It was in the desert of San Louis Potosí in Mexico, while on a retreat learning shamanic healing and traditional herbal medicine, that the idea of founding a company to provide herbal botanical products to medical cannabis users first came to Cara Long.
The idea was helped along when Long become acquainted with the healing powers of cannabis after suffering a bout of tendonitis.
“A dear friend gave me a cannabis balm—it worked the first night trying it. I didn’t wake up at 3 a.m. with pins and needles and it began to heal my inflammation from the inside out,” says Long.
“At the time, there were no dispensaries, and when I tried to purchase it I could not find the creator. So, I began the research and development of my own recipe tuning into the healing properties of many herbs and essential oils that worked in synergy with the cannabis.”
With a goal of connecting people to “nature’s medicine” to support the healing process while “honoring ancient herbal remedies and age-old traditions,” Long launched Cannalife Botanicals.
“The first batches of Cannalife Botanicals were made in my apartment in Vancouver alongside supportive friends and family who loved the result,” she says. The first product was a cannabis salve, the categorization of which is a tricky grey area, as legislation tends to omit topicals and the landscape is forever changing, says Long.
“We are all women and traditionally, men have dominated this industry. We are a team comprised of working mothers who try to foster our careers into a nine-to-five box whilst raising our families,” says Long.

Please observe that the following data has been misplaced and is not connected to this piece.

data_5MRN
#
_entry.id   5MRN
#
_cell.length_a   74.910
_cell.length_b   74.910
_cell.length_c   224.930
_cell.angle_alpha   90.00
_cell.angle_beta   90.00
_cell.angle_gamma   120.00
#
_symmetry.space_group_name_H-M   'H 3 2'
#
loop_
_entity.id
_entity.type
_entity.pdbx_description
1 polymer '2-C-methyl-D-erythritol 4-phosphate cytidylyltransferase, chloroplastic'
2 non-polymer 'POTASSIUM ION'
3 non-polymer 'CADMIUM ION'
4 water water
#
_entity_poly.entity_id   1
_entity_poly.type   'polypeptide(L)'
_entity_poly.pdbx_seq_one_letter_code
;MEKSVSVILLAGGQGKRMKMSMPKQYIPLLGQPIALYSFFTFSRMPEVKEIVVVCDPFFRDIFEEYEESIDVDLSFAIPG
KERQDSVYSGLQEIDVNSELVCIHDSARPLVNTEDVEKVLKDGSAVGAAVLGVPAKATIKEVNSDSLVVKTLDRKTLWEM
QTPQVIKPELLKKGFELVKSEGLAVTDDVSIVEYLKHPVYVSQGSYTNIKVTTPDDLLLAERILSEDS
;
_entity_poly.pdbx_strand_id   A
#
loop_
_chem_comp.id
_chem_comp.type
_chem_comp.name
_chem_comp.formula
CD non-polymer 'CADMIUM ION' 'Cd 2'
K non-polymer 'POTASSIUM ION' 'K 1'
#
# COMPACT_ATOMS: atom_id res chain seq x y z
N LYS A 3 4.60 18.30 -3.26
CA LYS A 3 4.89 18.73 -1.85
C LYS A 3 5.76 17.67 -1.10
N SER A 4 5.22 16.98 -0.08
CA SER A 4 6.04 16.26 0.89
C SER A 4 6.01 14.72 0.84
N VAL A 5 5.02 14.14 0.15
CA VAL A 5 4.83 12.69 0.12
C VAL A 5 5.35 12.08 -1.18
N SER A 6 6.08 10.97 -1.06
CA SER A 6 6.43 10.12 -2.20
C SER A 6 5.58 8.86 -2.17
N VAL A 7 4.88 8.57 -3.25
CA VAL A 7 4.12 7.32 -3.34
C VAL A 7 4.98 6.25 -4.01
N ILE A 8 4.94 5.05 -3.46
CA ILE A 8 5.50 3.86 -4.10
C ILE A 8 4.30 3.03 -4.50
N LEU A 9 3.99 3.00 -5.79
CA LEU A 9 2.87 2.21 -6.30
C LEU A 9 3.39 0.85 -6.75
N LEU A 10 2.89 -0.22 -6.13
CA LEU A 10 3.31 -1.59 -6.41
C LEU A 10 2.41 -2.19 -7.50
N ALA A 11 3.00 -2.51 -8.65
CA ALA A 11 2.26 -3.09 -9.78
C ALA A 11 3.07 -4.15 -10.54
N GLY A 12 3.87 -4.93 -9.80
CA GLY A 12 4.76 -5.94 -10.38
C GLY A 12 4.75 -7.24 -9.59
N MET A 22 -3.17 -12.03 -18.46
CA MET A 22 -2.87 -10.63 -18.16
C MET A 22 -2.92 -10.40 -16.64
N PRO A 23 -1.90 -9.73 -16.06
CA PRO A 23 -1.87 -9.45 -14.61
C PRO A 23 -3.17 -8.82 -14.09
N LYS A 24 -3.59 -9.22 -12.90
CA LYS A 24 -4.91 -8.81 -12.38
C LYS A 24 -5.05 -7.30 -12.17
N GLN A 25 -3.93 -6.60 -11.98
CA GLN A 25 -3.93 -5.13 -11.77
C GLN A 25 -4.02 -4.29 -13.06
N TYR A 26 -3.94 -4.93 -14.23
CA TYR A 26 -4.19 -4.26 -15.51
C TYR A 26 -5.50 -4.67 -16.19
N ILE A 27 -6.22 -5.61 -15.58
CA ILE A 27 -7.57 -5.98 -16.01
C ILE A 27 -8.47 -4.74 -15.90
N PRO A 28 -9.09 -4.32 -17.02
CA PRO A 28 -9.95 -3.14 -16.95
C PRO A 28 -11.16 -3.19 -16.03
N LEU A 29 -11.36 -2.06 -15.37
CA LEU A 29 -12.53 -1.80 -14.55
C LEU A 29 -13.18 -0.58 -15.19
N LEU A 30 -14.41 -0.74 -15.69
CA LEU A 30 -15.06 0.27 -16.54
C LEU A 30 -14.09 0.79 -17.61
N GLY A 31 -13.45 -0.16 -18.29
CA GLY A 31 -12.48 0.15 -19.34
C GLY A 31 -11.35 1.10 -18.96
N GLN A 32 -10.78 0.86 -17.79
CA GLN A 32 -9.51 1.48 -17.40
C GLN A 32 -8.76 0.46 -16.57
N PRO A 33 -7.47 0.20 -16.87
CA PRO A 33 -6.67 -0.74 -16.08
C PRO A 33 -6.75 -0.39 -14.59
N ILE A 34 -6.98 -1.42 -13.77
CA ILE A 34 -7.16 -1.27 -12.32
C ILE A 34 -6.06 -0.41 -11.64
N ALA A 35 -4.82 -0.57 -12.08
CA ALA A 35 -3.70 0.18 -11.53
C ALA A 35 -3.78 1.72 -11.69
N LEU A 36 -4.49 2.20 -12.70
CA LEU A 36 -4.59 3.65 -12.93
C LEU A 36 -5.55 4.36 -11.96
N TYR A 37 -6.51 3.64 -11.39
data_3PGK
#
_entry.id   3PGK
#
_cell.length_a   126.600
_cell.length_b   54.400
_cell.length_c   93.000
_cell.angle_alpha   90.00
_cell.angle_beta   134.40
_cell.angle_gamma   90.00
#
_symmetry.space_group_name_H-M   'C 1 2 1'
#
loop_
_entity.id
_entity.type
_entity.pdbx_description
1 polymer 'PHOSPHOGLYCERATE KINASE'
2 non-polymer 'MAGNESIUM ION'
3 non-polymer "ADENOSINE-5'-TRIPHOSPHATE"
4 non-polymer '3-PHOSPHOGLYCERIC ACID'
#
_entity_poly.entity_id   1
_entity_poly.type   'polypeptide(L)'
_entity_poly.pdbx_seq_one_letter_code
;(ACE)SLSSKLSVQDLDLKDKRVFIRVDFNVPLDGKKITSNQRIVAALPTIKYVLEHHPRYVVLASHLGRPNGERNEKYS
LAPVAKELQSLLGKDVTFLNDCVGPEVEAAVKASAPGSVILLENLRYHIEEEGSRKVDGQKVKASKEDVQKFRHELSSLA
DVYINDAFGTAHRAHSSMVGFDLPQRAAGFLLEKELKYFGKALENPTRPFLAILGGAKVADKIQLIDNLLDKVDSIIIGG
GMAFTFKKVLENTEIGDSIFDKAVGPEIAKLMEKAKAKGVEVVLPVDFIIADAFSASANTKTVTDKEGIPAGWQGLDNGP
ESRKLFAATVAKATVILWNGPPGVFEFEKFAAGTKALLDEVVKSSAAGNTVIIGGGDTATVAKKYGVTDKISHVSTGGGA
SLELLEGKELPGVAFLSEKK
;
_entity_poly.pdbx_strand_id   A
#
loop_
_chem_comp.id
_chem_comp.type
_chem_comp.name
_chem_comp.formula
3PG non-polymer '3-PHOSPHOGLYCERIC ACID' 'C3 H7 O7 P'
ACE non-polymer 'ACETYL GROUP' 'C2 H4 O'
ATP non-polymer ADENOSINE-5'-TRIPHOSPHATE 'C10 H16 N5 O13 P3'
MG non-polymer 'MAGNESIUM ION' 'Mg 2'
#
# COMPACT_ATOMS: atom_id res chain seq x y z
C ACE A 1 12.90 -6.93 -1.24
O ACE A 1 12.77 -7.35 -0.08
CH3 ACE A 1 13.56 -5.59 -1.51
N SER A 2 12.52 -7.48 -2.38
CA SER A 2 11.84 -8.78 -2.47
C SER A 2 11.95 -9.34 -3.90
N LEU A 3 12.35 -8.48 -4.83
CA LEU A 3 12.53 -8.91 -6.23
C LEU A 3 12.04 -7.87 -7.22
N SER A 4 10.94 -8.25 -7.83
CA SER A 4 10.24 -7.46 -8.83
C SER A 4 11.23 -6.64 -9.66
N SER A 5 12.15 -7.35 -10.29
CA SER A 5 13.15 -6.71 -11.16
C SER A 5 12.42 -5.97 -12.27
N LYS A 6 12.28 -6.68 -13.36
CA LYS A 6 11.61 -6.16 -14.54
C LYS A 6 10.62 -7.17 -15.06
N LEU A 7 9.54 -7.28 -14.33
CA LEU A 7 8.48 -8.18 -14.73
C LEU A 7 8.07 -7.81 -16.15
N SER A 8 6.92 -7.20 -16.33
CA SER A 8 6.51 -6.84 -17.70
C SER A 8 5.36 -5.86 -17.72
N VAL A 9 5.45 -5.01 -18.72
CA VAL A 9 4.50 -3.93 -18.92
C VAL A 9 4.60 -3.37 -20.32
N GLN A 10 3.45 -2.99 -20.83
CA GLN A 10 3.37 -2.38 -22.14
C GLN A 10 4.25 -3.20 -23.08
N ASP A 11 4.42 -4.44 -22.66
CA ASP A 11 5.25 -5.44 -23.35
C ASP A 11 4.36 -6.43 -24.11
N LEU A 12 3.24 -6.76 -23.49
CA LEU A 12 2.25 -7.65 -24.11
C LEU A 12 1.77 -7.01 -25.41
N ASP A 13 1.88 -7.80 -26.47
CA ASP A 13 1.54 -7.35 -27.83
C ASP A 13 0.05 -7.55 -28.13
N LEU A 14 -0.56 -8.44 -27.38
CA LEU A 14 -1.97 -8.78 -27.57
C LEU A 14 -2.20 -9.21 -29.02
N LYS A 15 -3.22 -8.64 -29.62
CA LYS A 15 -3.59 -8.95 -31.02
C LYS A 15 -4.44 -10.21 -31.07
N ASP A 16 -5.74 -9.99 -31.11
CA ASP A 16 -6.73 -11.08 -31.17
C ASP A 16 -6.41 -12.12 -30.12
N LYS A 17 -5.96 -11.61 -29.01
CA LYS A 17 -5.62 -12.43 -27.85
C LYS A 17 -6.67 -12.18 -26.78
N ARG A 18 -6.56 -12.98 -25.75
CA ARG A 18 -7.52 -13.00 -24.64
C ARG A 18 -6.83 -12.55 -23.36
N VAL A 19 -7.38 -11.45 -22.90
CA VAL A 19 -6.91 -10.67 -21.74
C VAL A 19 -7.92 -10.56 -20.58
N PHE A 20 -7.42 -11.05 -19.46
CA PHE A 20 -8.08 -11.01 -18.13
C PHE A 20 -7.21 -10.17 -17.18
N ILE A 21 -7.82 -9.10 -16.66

“We often end up working late at night while our babes sleep so we can keep up with our growing company. We aren’t complaining, it is very rewarding work to help so many people. But as with any business, the more we grow the busier we get—we like to call them growing pains.”
The company’s product line soon expanded beyond salves, and now also includes a range of cannabis-infused topicals: arthritis balm, bath soaks, CBC nourishing face oil, massage oil, and an aphrodisiac, Pleasure Oil. They also carry medicinal tinctures, olive oil, and coconut oil, which can be used topically or ingested.
Cannalife utilizes heat and cold to extract the medicine from premium flowers, shake, and trim, and they don’t use any chemicals in their process whatsoever.
“We work with plants in collaboration with one another to provide optimum results. We use locally sourced and organic ingredients as much as possible. We believe in transparency and therefore identify all our products’ ingredients on our labels,” says Long.
“We handmake all our products in craft batches to ensure quality control and consistency. We test our feature cannabis ingredients before using them and we test our products by a third-party laboratory before they go to market.”
As the company expanded—they have now been in business for six years—Cannalife moved operations from Vancouver to Squamish and the company employs between five to seven employees, depending on the time of year and what needs to be made.
Production shifted from their kitchens and evolved into a large commercial space that houses their headquarters. HQ consists of their corporate offices, laboratory for research and development, an industrial kitchen, and their warehouse, which serves as both storage for inventory and a distribution hub for shipping and receiving.
Dispensaries across Canada now carry Cannalife products, primarily in Vancouver and Toronto.
“Our sales division spends quality time with our dispensary clients’ staff training them and educating them with the knowledge base about our products and its ingredients to help them best serve their clientele,” says Long, who adds that some of her proudest moments are reading their testimonials and getting hugs from patients whose lives have changed for the positive by using their products.
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